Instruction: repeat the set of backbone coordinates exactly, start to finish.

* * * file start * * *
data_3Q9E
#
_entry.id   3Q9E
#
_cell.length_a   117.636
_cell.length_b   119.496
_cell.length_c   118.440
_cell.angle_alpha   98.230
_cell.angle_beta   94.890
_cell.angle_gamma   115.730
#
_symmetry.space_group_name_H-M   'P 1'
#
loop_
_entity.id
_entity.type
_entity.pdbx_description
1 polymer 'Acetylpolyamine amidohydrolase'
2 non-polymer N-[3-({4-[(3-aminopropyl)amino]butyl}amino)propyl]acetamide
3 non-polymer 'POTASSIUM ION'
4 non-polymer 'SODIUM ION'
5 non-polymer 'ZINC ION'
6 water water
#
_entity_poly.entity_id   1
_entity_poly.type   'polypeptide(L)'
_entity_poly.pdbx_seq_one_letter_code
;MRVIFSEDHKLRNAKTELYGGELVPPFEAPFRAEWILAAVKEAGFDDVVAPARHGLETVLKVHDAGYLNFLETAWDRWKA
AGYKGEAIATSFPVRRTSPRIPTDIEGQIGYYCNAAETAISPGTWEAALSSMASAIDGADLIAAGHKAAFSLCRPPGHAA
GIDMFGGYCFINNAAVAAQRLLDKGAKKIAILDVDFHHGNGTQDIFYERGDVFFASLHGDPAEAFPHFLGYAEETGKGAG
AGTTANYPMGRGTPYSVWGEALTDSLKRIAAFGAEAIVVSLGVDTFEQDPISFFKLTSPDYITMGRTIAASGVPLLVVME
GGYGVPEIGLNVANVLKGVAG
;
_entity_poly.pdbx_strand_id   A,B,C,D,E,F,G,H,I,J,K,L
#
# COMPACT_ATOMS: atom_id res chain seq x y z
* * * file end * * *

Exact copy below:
data_3Q9E
#
_entry.id   3Q9E
#
_cell.length_a   117.636
_cell.length_b   119.496
_cell.length_c   118.440
_cell.angle_alpha   98.230
_cell.angle_beta   94.890
_cell.angle_gamma   115.730
#
_symmetry.space_group_name_H-M   'P 1'
#
loop_
_entity.id
_entity.type
_entity.pdbx_description
1 polymer 'Acetylpolyamine amidohydrolase'
2 non-polymer N-[3-({4-[(3-aminopropyl)amino]butyl}amino)propyl]acetamide
3 non-polymer 'POTASSIUM ION'
4 non-polymer 'SODIUM ION'
5 non-polymer 'ZINC ION'
6 water water
#
_entity_poly.entity_id   1
_entity_poly.type   'polypeptide(L)'
_entity_poly.pdbx_seq_one_letter_code
;MRVIFSEDHKLRNAKTELYGGELVPPFEAPFRAEWILAAVKEAGFDDVVAPARHGLETVLKVHDAGYLNFLETAWDRWKA
AGYKGEAIATSFPVRRTSPRIPTDIEGQIGYYCNAAETAISPGTWEAALSSMASAIDGADLIAAGHKAAFSLCRPPGHAA
GIDMFGGYCFINNAAVAAQRLLDKGAKKIAILDVDFHHGNGTQDIFYERGDVFFASLHGDPAEAFPHFLGYAEETGKGAG
AGTTANYPMGRGTPYSVWGEALTDSLKRIAAFGAEAIVVSLGVDTFEQDPISFFKLTSPDYITMGRTIAASGVPLLVVME
GGYGVPEIGLNVANVLKGVAG
;
_entity_poly.pdbx_strand_id   A,B,C,D,E,F,G,H,I,J,K,L
#
# COMPACT_ATOMS: atom_id res chain seq x y z